Redwood-sorrel – Oxalis oregana
At a Glance:
- Family: Oxalidaceae
- Plant Type: low-growing herbaceous ground cover
- Distribution: Pacific Coast, California to British Columbia
- Habitat: Moist woods, shade
- Height: 8 inches
- Flower/Fruits: delicate white/pink 5-petaled flowers
- Flowering Season: April – September
- Leaves: clover-shaped, 3-part lobed leaf with a cordate/heart shape.
- Generation: Perennial
- Notable feature: This plant is very sensitive to sunlight (blue light) and rain. Once exposed to sunflecks or movement, the leaves will fold back to prevent damage. After the initial disturbance, the leaves will take ten seconds to respond, and six minutes to completely close down. After the disturbance is over, it takes about ten minutes to return to normal.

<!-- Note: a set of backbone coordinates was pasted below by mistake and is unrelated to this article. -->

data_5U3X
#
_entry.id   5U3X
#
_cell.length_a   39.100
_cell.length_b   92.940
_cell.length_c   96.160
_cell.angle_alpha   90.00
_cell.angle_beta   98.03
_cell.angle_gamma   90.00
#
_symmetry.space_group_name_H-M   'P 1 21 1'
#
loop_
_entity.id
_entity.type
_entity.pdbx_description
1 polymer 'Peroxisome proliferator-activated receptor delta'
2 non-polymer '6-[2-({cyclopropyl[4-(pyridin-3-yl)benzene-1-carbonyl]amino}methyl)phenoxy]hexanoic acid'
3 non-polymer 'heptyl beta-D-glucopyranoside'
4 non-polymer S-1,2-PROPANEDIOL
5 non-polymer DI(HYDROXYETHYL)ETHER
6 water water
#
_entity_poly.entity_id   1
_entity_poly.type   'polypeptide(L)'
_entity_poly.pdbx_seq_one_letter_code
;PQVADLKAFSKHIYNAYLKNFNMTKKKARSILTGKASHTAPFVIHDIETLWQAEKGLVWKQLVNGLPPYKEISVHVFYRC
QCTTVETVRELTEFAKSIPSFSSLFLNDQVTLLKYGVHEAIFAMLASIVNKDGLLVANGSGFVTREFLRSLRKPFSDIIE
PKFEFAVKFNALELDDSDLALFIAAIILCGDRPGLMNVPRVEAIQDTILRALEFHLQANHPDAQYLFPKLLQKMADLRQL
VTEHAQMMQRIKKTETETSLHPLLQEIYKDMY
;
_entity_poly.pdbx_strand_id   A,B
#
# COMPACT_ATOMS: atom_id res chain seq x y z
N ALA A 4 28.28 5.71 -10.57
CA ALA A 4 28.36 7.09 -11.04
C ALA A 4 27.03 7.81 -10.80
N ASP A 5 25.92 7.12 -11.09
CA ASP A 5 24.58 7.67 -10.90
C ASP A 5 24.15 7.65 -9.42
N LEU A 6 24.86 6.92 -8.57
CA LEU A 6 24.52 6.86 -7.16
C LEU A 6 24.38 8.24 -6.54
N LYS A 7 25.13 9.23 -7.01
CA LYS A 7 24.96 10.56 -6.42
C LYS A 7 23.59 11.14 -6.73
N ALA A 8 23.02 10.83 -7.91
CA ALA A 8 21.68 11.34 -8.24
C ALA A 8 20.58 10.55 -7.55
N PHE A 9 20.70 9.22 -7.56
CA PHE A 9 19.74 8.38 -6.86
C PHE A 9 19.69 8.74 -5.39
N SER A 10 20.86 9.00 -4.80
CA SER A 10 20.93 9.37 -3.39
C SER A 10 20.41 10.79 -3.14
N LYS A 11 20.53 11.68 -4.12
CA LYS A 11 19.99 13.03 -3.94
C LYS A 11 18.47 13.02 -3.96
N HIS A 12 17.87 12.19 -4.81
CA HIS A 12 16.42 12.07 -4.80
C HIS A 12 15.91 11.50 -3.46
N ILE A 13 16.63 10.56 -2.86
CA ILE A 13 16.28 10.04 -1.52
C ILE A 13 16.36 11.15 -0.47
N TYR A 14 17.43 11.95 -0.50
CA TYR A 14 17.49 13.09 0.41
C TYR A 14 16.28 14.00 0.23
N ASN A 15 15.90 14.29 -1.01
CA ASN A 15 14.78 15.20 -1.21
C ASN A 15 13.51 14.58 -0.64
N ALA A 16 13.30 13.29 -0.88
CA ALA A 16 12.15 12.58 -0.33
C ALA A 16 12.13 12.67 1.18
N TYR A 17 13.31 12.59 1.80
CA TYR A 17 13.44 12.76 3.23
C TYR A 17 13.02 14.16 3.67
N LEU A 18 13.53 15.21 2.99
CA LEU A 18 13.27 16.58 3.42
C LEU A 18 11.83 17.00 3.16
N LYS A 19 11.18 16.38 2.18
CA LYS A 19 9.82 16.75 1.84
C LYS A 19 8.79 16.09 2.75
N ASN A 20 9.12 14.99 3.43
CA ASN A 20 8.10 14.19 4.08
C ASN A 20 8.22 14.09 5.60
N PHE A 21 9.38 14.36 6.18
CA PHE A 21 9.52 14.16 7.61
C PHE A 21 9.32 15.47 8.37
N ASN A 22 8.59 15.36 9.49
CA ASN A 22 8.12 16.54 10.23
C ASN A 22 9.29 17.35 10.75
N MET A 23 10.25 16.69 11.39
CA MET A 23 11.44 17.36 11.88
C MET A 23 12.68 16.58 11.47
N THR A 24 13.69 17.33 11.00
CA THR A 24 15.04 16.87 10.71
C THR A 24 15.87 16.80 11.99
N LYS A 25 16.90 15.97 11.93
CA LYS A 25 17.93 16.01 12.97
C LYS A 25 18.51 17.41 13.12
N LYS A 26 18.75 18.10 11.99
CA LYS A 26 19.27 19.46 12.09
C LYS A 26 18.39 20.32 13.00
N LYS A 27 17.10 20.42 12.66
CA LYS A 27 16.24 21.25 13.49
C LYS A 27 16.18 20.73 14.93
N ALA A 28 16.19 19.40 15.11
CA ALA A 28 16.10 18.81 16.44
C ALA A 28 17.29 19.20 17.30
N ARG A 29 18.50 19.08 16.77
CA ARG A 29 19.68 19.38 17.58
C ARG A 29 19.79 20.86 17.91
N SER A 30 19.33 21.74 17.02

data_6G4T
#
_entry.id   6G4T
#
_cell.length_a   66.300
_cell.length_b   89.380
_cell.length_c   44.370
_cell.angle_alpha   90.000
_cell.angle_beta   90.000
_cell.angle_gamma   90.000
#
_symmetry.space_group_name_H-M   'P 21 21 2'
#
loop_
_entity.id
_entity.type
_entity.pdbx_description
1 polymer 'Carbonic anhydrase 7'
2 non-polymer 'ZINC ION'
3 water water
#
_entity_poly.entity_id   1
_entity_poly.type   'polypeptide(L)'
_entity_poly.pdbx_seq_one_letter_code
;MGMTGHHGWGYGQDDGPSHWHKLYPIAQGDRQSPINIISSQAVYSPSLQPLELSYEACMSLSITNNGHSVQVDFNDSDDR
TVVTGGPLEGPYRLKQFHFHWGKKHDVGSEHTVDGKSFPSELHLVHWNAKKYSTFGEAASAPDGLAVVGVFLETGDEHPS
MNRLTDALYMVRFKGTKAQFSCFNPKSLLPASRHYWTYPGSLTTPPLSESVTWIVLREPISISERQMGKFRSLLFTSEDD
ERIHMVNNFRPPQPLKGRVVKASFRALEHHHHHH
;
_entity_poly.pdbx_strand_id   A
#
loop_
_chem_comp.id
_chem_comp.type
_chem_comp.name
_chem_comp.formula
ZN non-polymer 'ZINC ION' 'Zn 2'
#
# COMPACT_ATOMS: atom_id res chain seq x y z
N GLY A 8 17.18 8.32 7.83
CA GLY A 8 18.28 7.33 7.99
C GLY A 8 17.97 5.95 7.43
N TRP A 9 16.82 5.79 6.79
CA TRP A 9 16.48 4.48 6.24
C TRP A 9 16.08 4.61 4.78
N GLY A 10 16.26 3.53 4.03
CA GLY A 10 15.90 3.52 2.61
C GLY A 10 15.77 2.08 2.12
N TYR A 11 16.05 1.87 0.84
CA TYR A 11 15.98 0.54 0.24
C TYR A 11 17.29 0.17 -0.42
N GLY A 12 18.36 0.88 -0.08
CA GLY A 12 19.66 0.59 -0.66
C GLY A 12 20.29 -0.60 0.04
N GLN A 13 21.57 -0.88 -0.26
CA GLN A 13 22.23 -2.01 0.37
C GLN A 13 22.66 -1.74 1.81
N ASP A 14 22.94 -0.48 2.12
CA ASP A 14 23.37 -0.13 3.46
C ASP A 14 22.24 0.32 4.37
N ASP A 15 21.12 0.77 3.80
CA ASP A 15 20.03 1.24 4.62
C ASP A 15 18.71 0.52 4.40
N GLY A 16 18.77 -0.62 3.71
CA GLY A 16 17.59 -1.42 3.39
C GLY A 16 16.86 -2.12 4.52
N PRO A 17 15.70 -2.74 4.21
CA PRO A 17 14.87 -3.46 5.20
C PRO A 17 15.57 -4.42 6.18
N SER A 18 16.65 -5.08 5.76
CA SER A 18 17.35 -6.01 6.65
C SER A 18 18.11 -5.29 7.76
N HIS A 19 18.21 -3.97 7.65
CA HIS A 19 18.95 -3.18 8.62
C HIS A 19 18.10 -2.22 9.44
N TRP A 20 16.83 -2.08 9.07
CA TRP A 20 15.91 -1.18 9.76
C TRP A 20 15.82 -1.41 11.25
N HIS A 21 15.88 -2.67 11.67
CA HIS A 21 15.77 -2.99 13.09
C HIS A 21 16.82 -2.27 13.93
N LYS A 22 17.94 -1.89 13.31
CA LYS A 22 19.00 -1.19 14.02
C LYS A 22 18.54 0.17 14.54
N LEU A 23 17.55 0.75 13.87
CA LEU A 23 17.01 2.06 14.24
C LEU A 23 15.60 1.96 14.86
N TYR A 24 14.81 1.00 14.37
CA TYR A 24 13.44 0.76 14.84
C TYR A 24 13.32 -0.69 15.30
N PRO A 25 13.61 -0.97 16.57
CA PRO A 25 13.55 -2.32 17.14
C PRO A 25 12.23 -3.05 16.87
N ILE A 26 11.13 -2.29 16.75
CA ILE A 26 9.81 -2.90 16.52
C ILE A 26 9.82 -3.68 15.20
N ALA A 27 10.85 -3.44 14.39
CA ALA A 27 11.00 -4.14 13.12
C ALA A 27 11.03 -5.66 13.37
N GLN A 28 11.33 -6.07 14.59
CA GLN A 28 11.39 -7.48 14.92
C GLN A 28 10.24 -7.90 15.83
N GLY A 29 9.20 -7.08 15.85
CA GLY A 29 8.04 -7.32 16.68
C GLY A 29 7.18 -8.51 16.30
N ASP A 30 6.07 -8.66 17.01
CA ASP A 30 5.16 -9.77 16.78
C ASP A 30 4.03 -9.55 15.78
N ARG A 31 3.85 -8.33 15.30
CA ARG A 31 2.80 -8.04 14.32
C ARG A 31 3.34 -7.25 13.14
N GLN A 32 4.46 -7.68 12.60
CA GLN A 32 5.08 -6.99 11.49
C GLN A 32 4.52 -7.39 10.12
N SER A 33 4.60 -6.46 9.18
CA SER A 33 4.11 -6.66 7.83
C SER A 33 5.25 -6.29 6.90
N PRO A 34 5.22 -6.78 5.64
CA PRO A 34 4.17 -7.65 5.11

Commerce and Landscaping
Even though Oxalis is not related to the pea family (Fabaceae) which has clovers in it, Oxalis is grown commercially and sold as clover plants to celebrate St. Patrick’s Day. The clover leaf is considered by many to be a symbol of good luck. Planted in shady areas, redwood sorrel can spread vigorously making an attractive ground cover.
Ethnobotany and Plant Uses
The genus name Oxalis refers to the compound oxalic acid, a tangy, mildly toxic compound in the leaves. The leaves could be eaten in small amounts raw or cooked. Northwest tribes ate the redwood sorrel with dried fish. The plant was also made into a body wash to treat areas of inflammation like arthritis or sore muscles.
References and Resources
- SAPS: https://www.saps.org.uk/saps-associates/browse-q-and-a/426-nyctinasty-and-mimosa-leaf-movement
- US Forest Service: https://www.fs.fed.us/wildflowers/plant-of-the-week/oxalis_oregana.shtml
- WTU Image Herbarium: http://biology.burke.washington.edu/herbarium/imagecollection/taxon.php?Taxon=Oxalis%20oregana
This article was written by Sarah Verlinde-Azofeifa. For questions regarding the EERC Native Plant Guided Tour, contact Sarah at firstname.lastname@example.org.